I felt desperate enough to ring up an old friend who I knew had recently spent many hours talking to John. Was there any way I might get beyond the familiar revelations? She could offer little comfort. “If you ask him a question that is awkward or out of the ordinary he will adopt one of two strategies. He will either seize on a word which prompts a familiar anecdote or distract you with the offer of another glass of champagne.
“Oh, and one other thing. There is absolutely no way that you can ever know when he is telling the truth.” That I knew. Across the top of my notes in bold letters I’d already recorded the cautionary words of his daughter Emily: “He always tells a lie if it makes things more interesting”.
But on my journey out to the famous old house near Henley-on-Thames which John inherited along with a complete philosophy of life from his barrister father, I found some little consolation in the thought that the questions I would be asking on behalf of this magazine were less likely to prompt familiar anecdotes or interesting lies: questions about religion, belief, transcendence, mortality and the possibility of an after-life.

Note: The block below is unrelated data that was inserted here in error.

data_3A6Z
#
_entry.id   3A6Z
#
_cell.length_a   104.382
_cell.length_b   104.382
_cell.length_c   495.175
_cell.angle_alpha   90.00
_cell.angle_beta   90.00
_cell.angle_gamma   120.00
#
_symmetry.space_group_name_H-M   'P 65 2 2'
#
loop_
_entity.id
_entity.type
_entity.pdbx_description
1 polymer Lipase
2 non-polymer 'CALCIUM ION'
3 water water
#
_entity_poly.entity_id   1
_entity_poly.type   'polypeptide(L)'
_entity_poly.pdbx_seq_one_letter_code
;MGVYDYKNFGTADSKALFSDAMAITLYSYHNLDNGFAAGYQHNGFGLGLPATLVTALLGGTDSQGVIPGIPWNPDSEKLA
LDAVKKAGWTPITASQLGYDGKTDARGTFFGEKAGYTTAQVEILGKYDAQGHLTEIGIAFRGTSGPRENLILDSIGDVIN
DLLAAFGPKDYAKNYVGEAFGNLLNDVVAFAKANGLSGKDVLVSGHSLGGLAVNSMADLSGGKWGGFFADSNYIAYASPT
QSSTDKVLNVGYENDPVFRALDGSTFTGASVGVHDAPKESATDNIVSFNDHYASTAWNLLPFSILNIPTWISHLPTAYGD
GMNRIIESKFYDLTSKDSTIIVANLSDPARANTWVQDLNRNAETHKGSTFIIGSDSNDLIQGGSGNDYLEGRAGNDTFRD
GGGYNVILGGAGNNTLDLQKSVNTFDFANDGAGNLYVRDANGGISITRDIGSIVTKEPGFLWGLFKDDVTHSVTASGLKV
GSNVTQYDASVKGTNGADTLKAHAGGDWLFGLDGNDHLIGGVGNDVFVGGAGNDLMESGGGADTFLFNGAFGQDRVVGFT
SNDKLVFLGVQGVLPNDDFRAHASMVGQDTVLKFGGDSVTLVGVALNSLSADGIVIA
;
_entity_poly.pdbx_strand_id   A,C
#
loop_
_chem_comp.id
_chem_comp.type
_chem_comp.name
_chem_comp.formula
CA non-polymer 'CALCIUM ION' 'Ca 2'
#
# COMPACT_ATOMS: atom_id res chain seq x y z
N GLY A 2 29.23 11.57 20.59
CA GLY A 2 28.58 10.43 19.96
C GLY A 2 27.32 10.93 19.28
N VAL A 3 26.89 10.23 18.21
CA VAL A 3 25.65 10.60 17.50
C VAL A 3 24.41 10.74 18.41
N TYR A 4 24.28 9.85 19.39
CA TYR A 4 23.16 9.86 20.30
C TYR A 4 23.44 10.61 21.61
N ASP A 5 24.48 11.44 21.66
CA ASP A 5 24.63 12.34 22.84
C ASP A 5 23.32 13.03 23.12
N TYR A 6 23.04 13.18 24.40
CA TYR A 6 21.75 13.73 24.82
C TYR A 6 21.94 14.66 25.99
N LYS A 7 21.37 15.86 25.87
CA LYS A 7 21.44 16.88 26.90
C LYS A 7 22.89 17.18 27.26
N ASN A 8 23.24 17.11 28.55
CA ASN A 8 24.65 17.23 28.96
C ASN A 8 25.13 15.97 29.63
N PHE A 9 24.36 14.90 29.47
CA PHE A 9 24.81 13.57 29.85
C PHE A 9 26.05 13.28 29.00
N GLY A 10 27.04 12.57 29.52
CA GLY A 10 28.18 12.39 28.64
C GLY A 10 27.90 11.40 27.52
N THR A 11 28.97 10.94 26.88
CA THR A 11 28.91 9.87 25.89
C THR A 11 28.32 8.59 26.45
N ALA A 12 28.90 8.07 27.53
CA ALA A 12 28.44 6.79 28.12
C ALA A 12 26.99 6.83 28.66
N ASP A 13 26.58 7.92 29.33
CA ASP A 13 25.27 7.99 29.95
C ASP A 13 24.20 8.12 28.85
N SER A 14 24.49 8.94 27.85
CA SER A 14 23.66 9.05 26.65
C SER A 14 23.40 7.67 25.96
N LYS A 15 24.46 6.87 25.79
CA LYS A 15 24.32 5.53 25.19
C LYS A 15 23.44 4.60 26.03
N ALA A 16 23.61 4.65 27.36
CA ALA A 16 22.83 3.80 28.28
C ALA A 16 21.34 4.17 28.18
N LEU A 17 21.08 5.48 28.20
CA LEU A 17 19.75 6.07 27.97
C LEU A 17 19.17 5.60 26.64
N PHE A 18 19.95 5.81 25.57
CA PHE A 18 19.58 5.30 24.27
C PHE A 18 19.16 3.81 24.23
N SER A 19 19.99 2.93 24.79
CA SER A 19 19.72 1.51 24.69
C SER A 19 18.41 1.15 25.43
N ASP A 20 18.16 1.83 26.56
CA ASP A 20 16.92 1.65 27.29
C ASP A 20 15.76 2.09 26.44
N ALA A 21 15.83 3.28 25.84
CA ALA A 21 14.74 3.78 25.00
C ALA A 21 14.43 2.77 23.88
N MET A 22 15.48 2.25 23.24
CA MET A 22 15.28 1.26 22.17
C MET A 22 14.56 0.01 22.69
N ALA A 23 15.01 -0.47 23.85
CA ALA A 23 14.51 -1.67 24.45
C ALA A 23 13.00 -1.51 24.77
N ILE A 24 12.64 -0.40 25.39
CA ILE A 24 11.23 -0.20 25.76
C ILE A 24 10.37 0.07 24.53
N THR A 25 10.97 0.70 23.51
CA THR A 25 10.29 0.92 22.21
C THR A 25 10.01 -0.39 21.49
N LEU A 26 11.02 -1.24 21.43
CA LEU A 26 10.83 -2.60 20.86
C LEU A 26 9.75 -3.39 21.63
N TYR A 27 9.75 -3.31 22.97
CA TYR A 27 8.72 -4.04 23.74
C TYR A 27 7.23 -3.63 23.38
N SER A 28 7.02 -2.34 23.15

He greeted me with his usual warmth. “Pour yourself a glass. When was the last time we met? Pity about the weather. Are you comfortable there?” I was already thinking how splendid it would be to drink the afternoon away in such fine amusing company. But I knew I had to sit up straight and not allow him to set the mood. There was work to be done. Where were my questions?
I decided to start with God. Was I right, I asked, to regard him as a life-long atheist? Did I correctly remember debates way back in the late 60s when he’d come on television and argued the toss with Malcolm Muggeridge? He looked a little disappointed at this slightly formal turn in the proceedings but was soon into his stride again.
“Yes, it was a programme called Your Witness in which we both called witnesses to testify on our side. I don’t think I won but I do remember Muggeridge calling a wonderful nurse who believed in God and had done incredibly good works in Africa. When I cross-examined her, I said, ‘I suppose if you didn’t believe in God, you wouldn’t have done any of that wonderful work?’ And she had to admit that she would still have done it without any belief.”
He obviously enjoyed such debates. Was that because he could play barrister in public or because he particularly relished arguing about God?